Whatever happened, Johnson didn’t reappear in bookstores until 1946, when Wildwood was published by Harper & Brothers. This time, The New York Times was not so kind in its review: “And now in “Wildwood” the concern with human suffering has become a morbid preoccupation. The prose, though still frequently evocative, often strains, sometimes breaks, and in places goes askew. The bravery and the pride are gone; there no longer seems to be courage to face the mornings. And the total effect–perhaps particularly upon one who recalls the author’s original affirmative talent–is so profoundly disappointing that it can be expressed only in terms of personal regret.” The review goes on to complain that not much happens in Wildwood–to the point that there are virtually no stakes for the reader and neither the novel nor its protagonist leave any lesson or impression on the reader. I find this interesting because this was one of Clifton Fadiman’s concerns about early drafts of Now in November. So maybe Josephine Johnson was an author who needed a capable editor to steer her work?
It was a long time before Johnson published anything else. She had married in 1942, spent three years teaching at the University of Iowa, and had three children–so it’s safe to assume that Johnson had other priorities during this period. When she did publish again in 1963, it came with a bit of a twist: The Dark Traveler, a novel, was published by Simon and Schuster. I guess you can assume that they worked out their differences–whatever they were. And while the Times review for this book expressed pleasure in seeing Johnson back, her literary celebrity never approached the heights it had hit thirty years earlier. She released four more books over the next eleven years (in order: a story collection, an essay collection, a memoir, and a nonfiction book about nature) and then apparently retired.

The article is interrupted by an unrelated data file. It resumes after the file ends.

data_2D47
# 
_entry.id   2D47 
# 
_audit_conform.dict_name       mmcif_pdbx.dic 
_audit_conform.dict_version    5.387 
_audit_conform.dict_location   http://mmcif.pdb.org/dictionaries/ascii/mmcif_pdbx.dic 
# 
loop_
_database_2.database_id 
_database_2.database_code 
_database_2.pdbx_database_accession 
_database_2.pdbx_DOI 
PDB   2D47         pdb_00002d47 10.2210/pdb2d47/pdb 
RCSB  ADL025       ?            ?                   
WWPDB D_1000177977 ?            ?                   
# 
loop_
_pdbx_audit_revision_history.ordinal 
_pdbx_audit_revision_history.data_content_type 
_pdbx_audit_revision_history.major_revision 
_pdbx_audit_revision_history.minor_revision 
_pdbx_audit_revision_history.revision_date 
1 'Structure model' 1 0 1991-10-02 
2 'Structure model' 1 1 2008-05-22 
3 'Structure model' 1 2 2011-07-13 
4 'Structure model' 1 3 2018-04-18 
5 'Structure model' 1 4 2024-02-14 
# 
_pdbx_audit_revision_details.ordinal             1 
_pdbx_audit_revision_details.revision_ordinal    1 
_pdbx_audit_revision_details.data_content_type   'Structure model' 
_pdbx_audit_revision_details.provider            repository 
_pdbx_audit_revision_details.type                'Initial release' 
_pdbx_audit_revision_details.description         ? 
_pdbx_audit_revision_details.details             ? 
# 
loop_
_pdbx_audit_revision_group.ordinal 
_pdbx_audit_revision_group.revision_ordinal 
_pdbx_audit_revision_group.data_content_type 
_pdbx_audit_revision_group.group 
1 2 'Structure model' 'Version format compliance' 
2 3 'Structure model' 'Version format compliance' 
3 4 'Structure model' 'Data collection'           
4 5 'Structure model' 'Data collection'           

I got a little extra in my pursuit of answers and found a used copy of that memoir, Seven Houses online. I had been hoping that it might have a sly reference to what happened with Simon and Schuster, but it turns out this is a memoir that assiduously refuses to do any more than allude to difficulties or bad times. This paragraph is the only reference Johnson makes to her entire writing career:
I had a rolltop desk in the attic under a dormer window (the wind through those dormer windows made an eerie banshee sound), and I wrote. I wrote, if not endlessly, then enormously, fulsomely. I seemed to be waiting to begin to live; and not all the beauty, all the intensity of the words on paper, not all the public actions, all the desperate search for reform and change, the bitterness of the depression years, not the love for my sisters nor the tortuous refining of a personal philosophy, seemed to be the reality of living that I wanted to find. And then I met Grant Cannon and the waiting-to-live was over and the real life began.Seven Houses: A Memoir of Time and Places (page 87)